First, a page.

Tuesday, September 27, 2011

Diabetic Monitoring Systems

As a Diabetic the first thing you learn is the daily tracking of the level of glucose in the blood for proper diabetes management. 

Back in the 70's when the self-test systems were developed, they used a sample of blood which was chemically analyzed by the device. We've come a long way since then, the devices are smaller, more accurate and require less blood.

Currently Diabetics have a Choice of Monitoring Devices:

1. Until recently the most common monitor was a small test strip coated with chemicals to perform the test.  You pricked your finger with a lancet, and the blood drop is put on the strip, then fed into a hand held device. Seconds later there is a readout of the glucose level.

2. The best current devices allow drawing blood from areas other than the finger - Continual pricking can lead to scarring and loss of sensitivity. Another problem with pricking is running out of fingers to use, which leads to more difficulty drawing blood, and yet more discomfort. Talk to your physician about these new patient-friendly monitoring devices.

3. Other monitoring devices use a laser to make a small, painless hole in the skin. A droplet of blood oozes out for smearing onto a test strip, and you feel only a slight tingling sensation in the finger during the test. Needles are eliminated which is more sanitary and safe.

4. Devices that work while you sleep. No one wants to wake up in the middle of the night to prick a finger.  Diabetics can buy a watch that monitors glucose level and alerts the wearer by an alarm if blood sugar levels rise.

5. And still more advanced devices require drawing no blood at all. It senses the glucose level through the skin by use of an infrared beam.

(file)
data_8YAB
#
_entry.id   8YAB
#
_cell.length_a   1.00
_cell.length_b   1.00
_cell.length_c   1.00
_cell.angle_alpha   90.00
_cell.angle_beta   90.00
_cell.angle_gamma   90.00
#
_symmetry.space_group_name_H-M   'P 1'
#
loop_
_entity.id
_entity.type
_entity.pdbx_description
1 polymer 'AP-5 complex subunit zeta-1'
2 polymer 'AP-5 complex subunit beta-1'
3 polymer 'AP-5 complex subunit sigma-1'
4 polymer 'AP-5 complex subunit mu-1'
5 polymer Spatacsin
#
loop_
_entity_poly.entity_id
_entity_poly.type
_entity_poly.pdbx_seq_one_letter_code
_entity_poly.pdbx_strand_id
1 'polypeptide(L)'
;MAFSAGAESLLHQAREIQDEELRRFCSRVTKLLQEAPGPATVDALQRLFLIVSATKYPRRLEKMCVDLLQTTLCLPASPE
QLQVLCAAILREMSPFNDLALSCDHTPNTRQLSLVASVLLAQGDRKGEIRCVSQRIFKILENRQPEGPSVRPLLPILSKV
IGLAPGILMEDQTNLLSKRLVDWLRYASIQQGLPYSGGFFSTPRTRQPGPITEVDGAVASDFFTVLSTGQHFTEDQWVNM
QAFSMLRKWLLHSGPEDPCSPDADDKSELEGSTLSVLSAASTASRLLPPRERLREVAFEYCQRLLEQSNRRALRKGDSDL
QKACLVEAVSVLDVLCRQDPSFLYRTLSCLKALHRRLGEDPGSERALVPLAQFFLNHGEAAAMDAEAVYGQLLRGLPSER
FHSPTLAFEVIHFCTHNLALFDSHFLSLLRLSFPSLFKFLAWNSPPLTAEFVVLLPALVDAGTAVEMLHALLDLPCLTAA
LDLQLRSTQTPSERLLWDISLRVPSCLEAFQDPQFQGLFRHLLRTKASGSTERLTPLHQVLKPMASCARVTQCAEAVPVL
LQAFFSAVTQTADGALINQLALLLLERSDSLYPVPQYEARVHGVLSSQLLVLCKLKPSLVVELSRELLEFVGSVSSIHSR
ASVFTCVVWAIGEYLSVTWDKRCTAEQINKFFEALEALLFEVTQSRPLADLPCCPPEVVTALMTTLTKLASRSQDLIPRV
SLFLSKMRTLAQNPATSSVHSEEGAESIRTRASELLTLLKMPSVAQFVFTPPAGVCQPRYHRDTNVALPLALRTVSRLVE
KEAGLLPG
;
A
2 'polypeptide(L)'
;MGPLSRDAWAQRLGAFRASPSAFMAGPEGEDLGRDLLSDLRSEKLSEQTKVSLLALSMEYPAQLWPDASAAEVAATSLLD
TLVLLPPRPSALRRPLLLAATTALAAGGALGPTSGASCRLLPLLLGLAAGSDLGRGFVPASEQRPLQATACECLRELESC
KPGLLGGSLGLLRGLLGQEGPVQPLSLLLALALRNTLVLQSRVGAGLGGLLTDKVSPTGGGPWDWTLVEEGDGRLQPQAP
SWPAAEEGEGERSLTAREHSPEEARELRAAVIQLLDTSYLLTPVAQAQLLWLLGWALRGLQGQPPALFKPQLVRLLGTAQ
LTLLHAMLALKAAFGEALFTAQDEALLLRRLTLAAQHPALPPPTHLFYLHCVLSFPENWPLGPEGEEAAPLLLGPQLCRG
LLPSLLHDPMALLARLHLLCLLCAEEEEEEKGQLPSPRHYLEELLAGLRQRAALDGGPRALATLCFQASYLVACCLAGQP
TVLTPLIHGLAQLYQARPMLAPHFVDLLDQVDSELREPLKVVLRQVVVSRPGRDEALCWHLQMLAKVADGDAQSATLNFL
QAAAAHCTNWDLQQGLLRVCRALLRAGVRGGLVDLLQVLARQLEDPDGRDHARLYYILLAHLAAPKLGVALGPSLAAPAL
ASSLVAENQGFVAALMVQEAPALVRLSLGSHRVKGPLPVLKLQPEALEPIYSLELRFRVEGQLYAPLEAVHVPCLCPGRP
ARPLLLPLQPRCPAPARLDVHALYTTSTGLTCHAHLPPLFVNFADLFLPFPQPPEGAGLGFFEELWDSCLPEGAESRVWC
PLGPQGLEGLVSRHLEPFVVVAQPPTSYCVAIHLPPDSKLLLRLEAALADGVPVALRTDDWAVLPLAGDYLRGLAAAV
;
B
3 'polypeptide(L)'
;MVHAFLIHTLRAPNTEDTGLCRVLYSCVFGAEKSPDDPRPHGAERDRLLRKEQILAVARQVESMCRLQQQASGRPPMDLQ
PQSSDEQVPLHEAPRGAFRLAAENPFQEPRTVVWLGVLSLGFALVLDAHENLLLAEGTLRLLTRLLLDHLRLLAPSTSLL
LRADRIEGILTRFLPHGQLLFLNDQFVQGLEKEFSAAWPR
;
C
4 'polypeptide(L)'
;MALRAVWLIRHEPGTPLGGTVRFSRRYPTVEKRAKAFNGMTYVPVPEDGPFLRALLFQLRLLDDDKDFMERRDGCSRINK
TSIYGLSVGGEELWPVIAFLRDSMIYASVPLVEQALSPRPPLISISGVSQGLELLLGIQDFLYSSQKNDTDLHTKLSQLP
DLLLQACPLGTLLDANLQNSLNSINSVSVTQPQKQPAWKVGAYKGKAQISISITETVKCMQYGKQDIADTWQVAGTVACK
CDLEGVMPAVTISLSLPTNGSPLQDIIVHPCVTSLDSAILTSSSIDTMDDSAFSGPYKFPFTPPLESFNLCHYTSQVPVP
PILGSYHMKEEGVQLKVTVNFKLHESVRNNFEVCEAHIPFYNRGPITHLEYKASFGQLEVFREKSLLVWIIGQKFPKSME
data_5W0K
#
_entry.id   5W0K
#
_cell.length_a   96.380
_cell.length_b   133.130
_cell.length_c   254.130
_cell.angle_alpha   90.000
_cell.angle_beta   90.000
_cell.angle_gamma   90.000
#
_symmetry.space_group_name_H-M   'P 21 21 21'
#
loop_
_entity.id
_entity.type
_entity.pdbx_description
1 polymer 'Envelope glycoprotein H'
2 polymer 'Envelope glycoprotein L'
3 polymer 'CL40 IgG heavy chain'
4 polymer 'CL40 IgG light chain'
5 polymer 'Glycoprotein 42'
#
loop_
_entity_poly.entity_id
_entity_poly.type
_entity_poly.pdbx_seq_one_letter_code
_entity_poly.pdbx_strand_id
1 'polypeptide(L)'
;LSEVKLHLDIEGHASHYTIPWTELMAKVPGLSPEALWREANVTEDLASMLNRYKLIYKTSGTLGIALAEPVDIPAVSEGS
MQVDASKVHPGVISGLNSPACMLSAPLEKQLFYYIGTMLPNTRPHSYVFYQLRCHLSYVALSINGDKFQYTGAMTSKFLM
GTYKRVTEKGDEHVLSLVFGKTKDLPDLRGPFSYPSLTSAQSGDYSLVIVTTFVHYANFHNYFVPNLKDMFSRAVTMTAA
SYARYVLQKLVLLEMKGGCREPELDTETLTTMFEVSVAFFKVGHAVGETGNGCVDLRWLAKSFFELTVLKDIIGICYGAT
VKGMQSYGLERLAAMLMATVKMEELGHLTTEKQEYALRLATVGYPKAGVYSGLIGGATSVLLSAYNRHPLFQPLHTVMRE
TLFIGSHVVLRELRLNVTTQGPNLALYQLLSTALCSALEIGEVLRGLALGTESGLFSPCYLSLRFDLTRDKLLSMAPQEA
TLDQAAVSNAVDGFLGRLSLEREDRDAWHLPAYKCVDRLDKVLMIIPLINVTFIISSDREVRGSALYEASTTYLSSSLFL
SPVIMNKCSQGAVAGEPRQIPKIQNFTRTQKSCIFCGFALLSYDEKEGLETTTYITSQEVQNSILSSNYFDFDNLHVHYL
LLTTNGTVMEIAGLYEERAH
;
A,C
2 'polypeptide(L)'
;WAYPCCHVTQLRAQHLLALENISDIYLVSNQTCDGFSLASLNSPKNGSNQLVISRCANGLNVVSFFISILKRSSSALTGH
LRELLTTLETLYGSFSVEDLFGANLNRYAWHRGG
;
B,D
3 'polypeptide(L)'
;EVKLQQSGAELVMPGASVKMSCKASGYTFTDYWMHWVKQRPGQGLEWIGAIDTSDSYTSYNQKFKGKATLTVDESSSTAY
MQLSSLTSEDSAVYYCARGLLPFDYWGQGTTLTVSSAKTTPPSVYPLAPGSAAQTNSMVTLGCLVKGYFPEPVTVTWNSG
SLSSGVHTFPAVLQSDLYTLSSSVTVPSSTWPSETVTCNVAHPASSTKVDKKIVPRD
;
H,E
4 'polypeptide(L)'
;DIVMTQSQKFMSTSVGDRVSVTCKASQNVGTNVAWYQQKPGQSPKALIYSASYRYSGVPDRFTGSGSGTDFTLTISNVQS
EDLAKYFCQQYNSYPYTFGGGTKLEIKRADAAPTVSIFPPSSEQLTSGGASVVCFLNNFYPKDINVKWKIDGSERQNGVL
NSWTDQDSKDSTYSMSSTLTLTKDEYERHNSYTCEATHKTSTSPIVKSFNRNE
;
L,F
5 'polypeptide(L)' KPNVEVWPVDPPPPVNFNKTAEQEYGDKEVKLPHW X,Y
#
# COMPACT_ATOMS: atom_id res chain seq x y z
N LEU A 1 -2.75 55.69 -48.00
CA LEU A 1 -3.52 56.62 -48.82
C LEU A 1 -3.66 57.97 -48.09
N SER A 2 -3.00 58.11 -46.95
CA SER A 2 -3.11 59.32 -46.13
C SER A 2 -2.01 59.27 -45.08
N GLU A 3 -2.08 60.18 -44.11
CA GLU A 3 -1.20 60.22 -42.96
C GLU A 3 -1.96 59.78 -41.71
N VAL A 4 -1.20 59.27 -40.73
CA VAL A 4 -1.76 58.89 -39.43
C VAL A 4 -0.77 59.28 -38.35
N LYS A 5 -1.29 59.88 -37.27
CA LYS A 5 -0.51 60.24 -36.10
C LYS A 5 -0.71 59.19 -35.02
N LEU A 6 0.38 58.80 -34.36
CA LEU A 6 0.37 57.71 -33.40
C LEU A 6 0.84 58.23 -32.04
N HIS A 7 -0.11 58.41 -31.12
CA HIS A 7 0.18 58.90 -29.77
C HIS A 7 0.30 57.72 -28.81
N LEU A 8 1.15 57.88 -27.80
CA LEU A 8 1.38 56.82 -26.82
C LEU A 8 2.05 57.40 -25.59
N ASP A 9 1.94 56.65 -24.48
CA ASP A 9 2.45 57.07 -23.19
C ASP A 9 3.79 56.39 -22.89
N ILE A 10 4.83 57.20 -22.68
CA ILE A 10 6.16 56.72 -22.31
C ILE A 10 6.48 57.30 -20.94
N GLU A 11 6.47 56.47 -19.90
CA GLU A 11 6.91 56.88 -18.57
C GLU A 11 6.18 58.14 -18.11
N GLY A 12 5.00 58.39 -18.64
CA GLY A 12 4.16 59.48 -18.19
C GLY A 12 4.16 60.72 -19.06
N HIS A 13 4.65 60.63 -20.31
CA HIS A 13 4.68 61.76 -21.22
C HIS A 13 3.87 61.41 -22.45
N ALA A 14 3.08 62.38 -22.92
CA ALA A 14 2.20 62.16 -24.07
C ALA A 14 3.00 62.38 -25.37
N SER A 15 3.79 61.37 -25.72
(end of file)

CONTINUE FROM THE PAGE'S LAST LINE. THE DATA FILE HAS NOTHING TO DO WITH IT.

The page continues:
6. Diabetics with hard to manage diabetes have insulin pumps that give a continual drip of insulin 24 hours a day, 7 days a week. - which is a life saver to many whose levels are hard to control. 

7. And just recently the Mayo Clinic has been working on a way to make blood-sugar monitoring easier by using fluid from the eye. I have no more details on this - my doctor mentioned this to me on my last visit.

Pros and Cons of Current Devices:

One of the pros of these new devices is the ability to store results over time which helps compare glucose levels on an ongoing basis.

You can also download results to a PC and graph the data which makes the tracking process even more valuable to you and your physician. When looking for a new monitoring device, shop around and get one that will give what you need for the best monitoring. 

On the con side, most require a blood sample drawn from the body. The discomfort and sometime inconvenience that many experience cause diabetics to only use them once per day, rather than the recommended three times daily.

Sometimes you can get inaccurate readings if they're not calibrated and maintained properly. They need to be cleaned from time to time, in order to prevent old blood and chemicals from contaminating the device and throwing off the readings.

Cheers to technology helping those with Diabetes monitor this disease

C. Thompkins
Diabetic, Senior & Black
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